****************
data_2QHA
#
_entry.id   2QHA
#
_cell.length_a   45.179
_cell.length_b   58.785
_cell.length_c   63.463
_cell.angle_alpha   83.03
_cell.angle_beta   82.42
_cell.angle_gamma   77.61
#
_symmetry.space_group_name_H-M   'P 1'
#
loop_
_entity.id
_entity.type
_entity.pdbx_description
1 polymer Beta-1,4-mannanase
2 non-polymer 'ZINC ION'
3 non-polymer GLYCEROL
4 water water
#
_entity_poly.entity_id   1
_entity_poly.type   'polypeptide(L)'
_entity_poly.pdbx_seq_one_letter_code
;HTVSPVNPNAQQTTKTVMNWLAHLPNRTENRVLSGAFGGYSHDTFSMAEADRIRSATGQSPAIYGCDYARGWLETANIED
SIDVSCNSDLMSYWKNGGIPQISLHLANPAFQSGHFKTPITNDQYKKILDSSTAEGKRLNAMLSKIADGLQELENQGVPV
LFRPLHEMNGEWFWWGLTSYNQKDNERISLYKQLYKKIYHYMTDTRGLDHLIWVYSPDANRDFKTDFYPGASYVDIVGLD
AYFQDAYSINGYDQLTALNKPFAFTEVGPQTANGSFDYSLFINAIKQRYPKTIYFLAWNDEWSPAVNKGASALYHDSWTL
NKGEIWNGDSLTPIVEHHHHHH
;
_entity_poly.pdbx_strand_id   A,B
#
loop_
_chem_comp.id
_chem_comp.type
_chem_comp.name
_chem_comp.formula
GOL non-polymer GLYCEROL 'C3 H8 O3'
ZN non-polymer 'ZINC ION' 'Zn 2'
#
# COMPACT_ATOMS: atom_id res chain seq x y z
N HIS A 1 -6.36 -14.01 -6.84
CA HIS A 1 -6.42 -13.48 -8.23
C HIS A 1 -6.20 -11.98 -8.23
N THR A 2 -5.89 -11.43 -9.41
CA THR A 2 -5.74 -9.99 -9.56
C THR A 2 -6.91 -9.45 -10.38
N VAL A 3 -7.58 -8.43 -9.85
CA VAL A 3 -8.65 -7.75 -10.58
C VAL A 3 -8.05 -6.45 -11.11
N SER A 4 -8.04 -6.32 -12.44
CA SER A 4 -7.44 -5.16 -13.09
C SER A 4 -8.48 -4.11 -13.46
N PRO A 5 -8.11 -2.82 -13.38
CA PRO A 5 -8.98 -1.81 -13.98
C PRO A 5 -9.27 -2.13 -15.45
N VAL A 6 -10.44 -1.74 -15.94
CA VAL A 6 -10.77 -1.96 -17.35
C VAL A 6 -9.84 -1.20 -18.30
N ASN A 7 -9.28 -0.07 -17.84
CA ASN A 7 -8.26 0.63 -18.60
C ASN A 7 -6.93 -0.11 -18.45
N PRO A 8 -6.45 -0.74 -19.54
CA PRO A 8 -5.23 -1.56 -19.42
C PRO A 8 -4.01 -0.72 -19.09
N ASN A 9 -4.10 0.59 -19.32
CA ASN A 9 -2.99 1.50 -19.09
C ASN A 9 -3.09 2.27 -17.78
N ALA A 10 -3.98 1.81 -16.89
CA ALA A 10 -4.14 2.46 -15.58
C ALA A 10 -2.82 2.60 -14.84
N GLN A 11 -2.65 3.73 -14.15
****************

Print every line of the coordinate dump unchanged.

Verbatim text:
data_2QHA
#
_entry.id   2QHA
#
_cell.length_a   45.179
_cell.length_b   58.785
_cell.length_c   63.463
_cell.angle_alpha   83.03
_cell.angle_beta   82.42
_cell.angle_gamma   77.61
#
_symmetry.space_group_name_H-M   'P 1'
#
loop_
_entity.id
_entity.type
_entity.pdbx_description
1 polymer Beta-1,4-mannanase
2 non-polymer 'ZINC ION'
3 non-polymer GLYCEROL
4 water water
#
_entity_poly.entity_id   1
_entity_poly.type   'polypeptide(L)'
_entity_poly.pdbx_seq_one_letter_code
;HTVSPVNPNAQQTTKTVMNWLAHLPNRTENRVLSGAFGGYSHDTFSMAEADRIRSATGQSPAIYGCDYARGWLETANIED
SIDVSCNSDLMSYWKNGGIPQISLHLANPAFQSGHFKTPITNDQYKKILDSSTAEGKRLNAMLSKIADGLQELENQGVPV
LFRPLHEMNGEWFWWGLTSYNQKDNERISLYKQLYKKIYHYMTDTRGLDHLIWVYSPDANRDFKTDFYPGASYVDIVGLD
AYFQDAYSINGYDQLTALNKPFAFTEVGPQTANGSFDYSLFINAIKQRYPKTIYFLAWNDEWSPAVNKGASALYHDSWTL
NKGEIWNGDSLTPIVEHHHHHH
;
_entity_poly.pdbx_strand_id   A,B
#
loop_
_chem_comp.id
_chem_comp.type
_chem_comp.name
_chem_comp.formula
GOL non-polymer GLYCEROL 'C3 H8 O3'
ZN non-polymer 'ZINC ION' 'Zn 2'
#
# COMPACT_ATOMS: atom_id res chain seq x y z
N HIS A 1 -6.36 -14.01 -6.84
CA HIS A 1 -6.42 -13.48 -8.23
C HIS A 1 -6.20 -11.98 -8.23
N THR A 2 -5.89 -11.43 -9.41
CA THR A 2 -5.74 -9.99 -9.56
C THR A 2 -6.91 -9.45 -10.38
N VAL A 3 -7.58 -8.43 -9.85
CA VAL A 3 -8.65 -7.75 -10.58
C VAL A 3 -8.05 -6.45 -11.11
N SER A 4 -8.04 -6.32 -12.44
CA SER A 4 -7.44 -5.16 -13.09
C SER A 4 -8.48 -4.11 -13.46
N PRO A 5 -8.11 -2.82 -13.38
CA PRO A 5 -8.98 -1.81 -13.98
C PRO A 5 -9.27 -2.13 -15.45
N VAL A 6 -10.44 -1.74 -15.94
CA VAL A 6 -10.77 -1.96 -17.35
C VAL A 6 -9.84 -1.20 -18.30
N ASN A 7 -9.28 -0.07 -17.84
CA ASN A 7 -8.26 0.63 -18.60
C ASN A 7 -6.93 -0.11 -18.45
N PRO A 8 -6.45 -0.74 -19.54
CA PRO A 8 -5.23 -1.56 -19.42
C PRO A 8 -4.01 -0.72 -19.09
N ASN A 9 -4.10 0.59 -19.32
CA ASN A 9 -2.99 1.50 -19.09
C ASN A 9 -3.09 2.27 -17.78
N ALA A 10 -3.98 1.81 -16.89
CA ALA A 10 -4.14 2.46 -15.58
C ALA A 10 -2.82 2.60 -14.84
N GLN A 11 -2.65 3.73 -14.15